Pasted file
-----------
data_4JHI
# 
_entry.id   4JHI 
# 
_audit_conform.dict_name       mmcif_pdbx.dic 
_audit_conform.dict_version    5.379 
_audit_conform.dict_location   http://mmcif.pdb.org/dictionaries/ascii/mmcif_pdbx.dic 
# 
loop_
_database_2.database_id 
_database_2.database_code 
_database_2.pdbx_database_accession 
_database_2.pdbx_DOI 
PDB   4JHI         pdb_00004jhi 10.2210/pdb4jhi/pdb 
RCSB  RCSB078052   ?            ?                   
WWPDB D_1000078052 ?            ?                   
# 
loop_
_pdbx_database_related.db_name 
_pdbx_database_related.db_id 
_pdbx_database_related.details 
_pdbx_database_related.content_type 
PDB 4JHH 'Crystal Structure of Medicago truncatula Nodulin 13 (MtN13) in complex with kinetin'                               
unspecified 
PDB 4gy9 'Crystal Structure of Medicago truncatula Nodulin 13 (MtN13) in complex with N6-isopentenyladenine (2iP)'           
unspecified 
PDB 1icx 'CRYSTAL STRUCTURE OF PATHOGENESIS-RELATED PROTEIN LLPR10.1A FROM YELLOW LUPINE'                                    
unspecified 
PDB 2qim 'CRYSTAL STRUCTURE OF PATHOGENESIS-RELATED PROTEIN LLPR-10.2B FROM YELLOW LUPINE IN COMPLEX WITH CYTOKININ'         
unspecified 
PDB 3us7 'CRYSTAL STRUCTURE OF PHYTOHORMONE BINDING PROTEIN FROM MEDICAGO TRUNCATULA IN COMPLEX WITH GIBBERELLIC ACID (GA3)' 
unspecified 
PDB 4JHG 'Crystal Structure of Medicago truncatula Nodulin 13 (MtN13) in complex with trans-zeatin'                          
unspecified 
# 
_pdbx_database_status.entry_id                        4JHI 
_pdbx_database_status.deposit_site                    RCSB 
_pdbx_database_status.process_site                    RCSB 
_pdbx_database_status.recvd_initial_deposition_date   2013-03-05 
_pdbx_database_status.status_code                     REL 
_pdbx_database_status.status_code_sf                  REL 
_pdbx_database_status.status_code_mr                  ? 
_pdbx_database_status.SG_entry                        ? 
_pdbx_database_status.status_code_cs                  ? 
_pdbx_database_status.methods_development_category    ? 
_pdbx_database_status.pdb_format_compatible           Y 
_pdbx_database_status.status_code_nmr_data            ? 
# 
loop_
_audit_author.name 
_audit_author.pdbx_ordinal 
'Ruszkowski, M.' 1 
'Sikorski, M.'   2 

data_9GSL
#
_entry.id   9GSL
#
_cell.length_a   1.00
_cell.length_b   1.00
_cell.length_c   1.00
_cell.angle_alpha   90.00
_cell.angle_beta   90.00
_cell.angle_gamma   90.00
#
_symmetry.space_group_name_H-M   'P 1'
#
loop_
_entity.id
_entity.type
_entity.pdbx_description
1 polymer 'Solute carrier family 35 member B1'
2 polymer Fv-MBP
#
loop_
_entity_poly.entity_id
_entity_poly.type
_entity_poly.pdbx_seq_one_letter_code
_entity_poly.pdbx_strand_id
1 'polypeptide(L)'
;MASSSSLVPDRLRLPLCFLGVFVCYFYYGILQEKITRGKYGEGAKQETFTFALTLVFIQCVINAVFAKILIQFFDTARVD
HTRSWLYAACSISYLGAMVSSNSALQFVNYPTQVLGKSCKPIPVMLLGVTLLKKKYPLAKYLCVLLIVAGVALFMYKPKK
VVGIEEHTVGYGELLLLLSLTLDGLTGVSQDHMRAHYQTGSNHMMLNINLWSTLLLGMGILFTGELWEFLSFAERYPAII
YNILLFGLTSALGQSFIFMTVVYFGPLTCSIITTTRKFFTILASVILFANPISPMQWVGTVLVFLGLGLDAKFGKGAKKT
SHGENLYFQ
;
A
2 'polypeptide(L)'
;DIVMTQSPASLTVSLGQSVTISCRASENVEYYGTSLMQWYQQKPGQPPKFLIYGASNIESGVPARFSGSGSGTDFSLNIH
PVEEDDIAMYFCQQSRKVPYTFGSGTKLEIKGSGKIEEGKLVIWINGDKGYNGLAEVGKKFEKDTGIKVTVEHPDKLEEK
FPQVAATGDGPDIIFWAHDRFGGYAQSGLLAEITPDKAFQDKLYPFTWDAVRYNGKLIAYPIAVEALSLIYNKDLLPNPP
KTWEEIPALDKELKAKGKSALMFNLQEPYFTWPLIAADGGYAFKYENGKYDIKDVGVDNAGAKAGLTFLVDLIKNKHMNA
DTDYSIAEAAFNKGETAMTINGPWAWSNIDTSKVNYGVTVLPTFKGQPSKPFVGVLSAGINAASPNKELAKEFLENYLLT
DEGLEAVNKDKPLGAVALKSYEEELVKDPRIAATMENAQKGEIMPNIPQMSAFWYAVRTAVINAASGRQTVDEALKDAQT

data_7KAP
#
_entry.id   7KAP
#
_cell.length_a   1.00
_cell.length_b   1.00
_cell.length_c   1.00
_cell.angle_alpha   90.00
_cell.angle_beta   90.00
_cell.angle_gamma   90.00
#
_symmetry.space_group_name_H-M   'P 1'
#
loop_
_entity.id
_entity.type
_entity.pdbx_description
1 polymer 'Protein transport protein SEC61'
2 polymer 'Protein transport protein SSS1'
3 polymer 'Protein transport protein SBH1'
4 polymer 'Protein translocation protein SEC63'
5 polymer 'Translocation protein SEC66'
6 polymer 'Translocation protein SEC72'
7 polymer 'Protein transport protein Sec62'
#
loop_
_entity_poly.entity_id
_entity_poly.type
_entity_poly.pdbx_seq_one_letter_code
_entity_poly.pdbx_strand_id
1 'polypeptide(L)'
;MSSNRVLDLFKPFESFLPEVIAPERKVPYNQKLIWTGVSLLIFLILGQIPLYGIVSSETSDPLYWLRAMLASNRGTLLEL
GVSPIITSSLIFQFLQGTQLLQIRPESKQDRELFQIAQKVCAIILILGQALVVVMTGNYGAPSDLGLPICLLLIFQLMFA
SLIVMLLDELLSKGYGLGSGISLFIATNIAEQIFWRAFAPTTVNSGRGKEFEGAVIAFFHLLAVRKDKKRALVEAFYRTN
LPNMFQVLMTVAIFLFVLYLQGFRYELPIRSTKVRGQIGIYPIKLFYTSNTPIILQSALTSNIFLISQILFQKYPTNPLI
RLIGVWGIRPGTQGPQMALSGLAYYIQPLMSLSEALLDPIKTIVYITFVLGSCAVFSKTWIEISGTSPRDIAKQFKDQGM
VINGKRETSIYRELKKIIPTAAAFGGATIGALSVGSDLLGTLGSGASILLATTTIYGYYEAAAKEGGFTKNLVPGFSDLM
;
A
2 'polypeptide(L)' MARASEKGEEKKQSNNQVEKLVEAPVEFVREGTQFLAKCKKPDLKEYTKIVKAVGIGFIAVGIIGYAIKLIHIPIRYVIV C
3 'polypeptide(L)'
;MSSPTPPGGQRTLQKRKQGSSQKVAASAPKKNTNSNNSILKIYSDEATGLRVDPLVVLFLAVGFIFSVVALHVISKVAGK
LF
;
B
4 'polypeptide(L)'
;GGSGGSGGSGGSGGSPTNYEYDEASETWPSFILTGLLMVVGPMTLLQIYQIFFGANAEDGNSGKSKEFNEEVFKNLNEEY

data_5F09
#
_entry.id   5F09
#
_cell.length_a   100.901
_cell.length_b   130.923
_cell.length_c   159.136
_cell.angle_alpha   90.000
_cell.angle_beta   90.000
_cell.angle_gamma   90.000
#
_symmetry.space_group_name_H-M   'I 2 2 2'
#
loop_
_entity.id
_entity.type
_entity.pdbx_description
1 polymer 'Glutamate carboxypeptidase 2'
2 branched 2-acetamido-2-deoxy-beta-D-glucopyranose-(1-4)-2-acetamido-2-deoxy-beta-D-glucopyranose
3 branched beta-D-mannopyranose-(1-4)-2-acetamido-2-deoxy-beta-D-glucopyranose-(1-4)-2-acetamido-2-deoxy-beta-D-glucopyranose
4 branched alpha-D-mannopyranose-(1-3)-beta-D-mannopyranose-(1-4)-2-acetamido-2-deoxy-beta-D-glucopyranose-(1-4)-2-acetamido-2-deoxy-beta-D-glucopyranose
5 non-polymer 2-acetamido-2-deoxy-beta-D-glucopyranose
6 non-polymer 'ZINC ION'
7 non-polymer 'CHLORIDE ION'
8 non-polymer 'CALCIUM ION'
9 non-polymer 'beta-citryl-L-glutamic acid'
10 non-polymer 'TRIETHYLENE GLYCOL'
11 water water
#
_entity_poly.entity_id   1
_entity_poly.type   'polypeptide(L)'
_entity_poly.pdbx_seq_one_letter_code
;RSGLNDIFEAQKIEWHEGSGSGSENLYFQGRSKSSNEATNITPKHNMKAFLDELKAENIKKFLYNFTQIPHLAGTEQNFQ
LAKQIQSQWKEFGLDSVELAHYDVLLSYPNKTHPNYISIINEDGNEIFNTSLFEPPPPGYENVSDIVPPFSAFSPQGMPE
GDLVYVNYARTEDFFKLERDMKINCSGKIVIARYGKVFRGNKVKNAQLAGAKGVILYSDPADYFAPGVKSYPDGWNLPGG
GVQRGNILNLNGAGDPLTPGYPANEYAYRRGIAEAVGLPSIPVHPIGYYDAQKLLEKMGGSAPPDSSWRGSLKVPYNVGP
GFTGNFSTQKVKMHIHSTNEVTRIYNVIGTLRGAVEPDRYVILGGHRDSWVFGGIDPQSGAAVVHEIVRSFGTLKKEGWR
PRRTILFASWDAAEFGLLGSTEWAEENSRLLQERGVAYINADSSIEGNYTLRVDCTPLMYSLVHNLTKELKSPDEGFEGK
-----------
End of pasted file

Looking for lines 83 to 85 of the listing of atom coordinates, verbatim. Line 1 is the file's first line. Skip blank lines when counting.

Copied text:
YNILLFGLTSALGQSFIFMTVVYFGPLTCSIITTTRKFFTILASVILFANPISPMQWVGTVLVFLGLGLDAKFGKGAKKT
SHGENLYFQ
;